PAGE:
One of the things you hear often when Italian food is described is that it’s seasonal. When a particular vegetable comes into season, you’ll see it in every market and on every menu – it’s a bit overwhelming, and yet it’s easy to see why people would get so excited about an ingredient they only see briefly every year.
Visitors to Rome in the spring, for instance, will be hard-pressed to avoid artichokes. Thankfully, there are a couple of varieties in the way they’re most often prepared, so you don’t risk getting artichoked-out quite so easily.
Cultivating and eating artichokes is nothing new – their consumption has been documented for more than 3,000 years and they were well-loved by the Ancient Romans – but it wasn’t until the 15th century that their popularity began to spread throughout Italy and then the rest of the world. Today, artichokes are grown in almost every Italian region, and Italy produces roughly 2/3 of the artichokes the world consumes. No city in Italy is more closely associated with the artichoke, however, than Rome.
The artichokes – carciofi in Italian – grown around Rome are famous for their quality, and they’re typically prepared one of two ways – carciofi alla romana or carciofi alla giudia. The former, Roman-style artichokes, involve slow-cooking whole bulbs that have been trimmed and seasoned well with a combination of parsley, mint, garlic, and olive oil. The latter, Jewish-style artichokes, involve deep-frying the entire bulb twice so that individual leaves are crispy but the heart stays tender. Carciofi all giudia are still found mostly in the Jewish ghetto area of Rome.
Especially prized are the first artichokes of the season, known as cimaroli, which are bigger than the ones that come later in the season but are (perhaps counter-intuitively) more tender. In fact, the cimaroli tend to have small-to-nonexistent chokes, making them even easier to eat.
Throughout the artichoke season in Italy, you’ll see piles of them at outdoor markets and lots of dishes including artichokes featured on menus. Indulging in some local carciofi while you’re in Rome allows you to dine (in a way) on history – but for pure visual entertainment, find a market stall where a vendor is deftly trimming whole artichokes. The thorny tips are removed and the stems peeled, leaving you with what look like roses with oddly-thick petals and stems. The finished products are aesthetically pleasing, but it’s the knife skills of the people who trim the artichokes that’s most remarkable.
(The video included in this post is just a sample of what you’ll see.)
>> Have you tried artichokes in Rome? Which cooking method do you prefer? Don’t miss Gabriele’s recipe for fried artichokes, and this post about cleaning artichokes and cooking them Roman-style is helpful, too.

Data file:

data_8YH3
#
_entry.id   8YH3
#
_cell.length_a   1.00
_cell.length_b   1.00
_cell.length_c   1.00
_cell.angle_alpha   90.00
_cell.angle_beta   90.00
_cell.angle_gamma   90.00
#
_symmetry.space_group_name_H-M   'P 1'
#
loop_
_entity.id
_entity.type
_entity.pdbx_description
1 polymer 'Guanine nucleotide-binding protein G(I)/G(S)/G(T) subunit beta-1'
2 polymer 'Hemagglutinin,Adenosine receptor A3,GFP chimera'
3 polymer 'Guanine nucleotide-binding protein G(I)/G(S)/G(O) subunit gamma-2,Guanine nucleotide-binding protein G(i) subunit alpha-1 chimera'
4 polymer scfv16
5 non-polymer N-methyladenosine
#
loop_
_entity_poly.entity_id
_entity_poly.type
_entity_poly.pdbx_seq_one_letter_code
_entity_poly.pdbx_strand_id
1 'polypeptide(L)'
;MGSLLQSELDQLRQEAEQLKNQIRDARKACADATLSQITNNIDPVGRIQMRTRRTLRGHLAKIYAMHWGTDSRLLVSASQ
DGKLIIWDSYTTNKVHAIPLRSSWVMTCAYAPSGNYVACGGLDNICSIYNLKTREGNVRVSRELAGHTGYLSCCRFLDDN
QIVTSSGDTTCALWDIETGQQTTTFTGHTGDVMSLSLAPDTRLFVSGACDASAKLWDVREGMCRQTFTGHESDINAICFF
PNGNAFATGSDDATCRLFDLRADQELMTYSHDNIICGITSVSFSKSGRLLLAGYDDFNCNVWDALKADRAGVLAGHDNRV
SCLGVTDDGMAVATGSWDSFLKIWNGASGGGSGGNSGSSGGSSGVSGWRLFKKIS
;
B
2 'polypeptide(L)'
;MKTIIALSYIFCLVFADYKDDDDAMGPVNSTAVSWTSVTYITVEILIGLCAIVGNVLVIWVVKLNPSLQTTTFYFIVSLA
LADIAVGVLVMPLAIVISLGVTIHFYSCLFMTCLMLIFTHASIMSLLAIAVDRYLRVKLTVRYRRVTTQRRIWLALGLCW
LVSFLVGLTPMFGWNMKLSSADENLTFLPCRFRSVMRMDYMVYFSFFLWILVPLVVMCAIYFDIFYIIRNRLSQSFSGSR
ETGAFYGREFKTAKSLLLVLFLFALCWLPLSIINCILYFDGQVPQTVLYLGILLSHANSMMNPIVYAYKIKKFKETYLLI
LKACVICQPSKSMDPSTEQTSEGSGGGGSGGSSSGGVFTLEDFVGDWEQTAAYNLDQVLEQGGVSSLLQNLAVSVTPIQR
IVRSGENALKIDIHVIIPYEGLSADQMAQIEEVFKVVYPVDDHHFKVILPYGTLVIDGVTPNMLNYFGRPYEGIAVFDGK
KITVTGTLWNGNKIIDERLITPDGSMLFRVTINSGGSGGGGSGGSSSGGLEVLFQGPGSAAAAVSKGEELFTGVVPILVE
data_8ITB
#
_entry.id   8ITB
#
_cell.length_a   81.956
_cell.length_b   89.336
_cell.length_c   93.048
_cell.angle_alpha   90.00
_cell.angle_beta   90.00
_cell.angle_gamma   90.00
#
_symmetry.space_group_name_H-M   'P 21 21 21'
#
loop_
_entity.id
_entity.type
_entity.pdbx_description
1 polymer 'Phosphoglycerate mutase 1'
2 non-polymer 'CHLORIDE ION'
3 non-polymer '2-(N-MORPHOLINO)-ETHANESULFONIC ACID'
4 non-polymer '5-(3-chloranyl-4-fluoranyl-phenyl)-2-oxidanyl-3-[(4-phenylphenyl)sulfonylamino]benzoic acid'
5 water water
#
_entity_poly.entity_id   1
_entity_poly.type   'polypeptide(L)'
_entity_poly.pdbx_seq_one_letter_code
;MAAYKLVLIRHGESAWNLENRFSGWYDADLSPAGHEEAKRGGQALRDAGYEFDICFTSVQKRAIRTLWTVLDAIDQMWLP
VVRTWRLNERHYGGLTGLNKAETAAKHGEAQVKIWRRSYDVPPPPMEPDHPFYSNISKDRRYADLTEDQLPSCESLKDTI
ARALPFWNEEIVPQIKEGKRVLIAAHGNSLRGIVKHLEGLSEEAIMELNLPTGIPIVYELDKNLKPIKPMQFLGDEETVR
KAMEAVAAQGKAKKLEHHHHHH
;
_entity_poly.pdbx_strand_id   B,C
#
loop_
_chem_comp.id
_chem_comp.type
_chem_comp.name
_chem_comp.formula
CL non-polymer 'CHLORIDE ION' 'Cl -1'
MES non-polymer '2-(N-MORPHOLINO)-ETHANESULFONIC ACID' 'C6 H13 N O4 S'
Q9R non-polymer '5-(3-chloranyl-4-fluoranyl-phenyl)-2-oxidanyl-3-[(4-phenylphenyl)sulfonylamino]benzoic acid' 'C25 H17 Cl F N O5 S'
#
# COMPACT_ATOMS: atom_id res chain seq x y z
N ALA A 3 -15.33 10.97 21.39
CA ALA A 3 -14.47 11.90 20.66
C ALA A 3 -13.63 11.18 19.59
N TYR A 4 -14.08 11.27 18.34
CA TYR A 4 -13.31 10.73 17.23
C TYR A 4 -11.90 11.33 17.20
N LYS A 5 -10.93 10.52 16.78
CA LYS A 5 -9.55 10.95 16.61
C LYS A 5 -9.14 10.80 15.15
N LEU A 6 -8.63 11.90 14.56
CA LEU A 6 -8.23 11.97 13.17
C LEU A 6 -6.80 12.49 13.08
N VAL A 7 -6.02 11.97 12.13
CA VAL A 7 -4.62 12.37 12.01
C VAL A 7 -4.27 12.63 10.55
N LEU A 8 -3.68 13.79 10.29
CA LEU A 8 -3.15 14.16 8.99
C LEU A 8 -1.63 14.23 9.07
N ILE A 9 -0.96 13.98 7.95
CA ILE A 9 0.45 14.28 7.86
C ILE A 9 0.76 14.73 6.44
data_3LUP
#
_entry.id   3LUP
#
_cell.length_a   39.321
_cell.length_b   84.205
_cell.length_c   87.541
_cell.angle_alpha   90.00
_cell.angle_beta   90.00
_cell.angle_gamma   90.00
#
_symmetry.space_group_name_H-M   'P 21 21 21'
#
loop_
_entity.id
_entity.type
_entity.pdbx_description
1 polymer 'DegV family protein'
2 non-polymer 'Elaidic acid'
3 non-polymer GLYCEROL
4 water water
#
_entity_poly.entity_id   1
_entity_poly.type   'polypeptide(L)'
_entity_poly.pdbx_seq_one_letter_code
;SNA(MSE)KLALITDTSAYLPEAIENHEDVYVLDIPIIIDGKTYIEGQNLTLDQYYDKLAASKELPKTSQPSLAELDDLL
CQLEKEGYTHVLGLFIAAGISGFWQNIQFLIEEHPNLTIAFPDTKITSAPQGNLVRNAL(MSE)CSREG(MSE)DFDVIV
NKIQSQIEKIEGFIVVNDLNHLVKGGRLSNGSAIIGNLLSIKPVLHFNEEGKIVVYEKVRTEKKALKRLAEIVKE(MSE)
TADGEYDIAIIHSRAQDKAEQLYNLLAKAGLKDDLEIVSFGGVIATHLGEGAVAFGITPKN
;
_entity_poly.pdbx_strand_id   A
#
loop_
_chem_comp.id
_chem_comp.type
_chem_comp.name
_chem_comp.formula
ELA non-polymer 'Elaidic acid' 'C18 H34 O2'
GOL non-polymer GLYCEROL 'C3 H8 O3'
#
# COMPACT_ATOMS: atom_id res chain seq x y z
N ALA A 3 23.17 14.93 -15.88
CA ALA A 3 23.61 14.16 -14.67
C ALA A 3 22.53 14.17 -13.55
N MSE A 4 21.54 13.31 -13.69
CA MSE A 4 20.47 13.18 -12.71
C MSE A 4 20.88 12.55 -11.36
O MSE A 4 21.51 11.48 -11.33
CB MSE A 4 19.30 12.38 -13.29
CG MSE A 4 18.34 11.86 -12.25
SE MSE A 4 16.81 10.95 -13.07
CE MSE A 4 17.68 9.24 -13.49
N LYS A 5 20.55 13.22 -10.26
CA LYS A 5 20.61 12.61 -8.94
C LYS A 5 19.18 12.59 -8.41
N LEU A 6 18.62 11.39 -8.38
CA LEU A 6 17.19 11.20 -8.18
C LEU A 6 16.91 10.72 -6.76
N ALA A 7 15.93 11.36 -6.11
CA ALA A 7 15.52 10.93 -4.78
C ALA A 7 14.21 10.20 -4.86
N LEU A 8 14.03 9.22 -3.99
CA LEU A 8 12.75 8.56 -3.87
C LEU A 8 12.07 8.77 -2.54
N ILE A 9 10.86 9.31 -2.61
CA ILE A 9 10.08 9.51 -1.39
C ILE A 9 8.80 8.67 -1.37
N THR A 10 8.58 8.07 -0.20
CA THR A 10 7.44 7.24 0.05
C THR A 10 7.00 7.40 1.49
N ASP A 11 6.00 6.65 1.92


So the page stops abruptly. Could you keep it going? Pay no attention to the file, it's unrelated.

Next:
Visitor’s Information: What to Know if You Want to Go
Rome is Italy’s capital and home to its largest airport, but finding cheap airfare to Rome isn’t always as easy as you might expect. Sometimes you might find better deals to other international airports in Italy – either Milan or Venice – or even elsewhere in Europe.
If you find a killer fare to another European city, don’t give up hope of a Roman holiday – go hunting for budget airlines that fly to Italy from that European hub, and you could end up with a cheap ticket on one of the many discount airlines on the continent. This kind of itinerary is bit more of a juggling act logistically, but it can save you quite a bit.
Once in Rome, some of the keys to not being overwhelmed by the city are to pace yourself, focus on the sights in an individual neighborhood before moving on to the next one, and get familiar with taking the buses in Rome.
There’s an incredible proliferation of budget-friendly accommodation around Termini Station in Rome, but that neighborhood leaves something to be desired (for most people) in the charm department. Lodging in the city is expensive, however, so if you’re on a budget but don’t want train-station ambience, do your research and book your Rome hotels well in advance (especially during the high season).
One of the most popular food markets in Rome is in the Campo dei Fiori, which fills with food vendors in the early mornings. Even if you’re not shopping for produce, it’s a great place to wander and soak up local color – especially during artichoke season, when you might get to see someone trimming the bulbs.
>> Want to learn about other Roman treats to indulge in when you visit the Eternal City? Drool over the options in this “Eat Your Way Around Rome” article.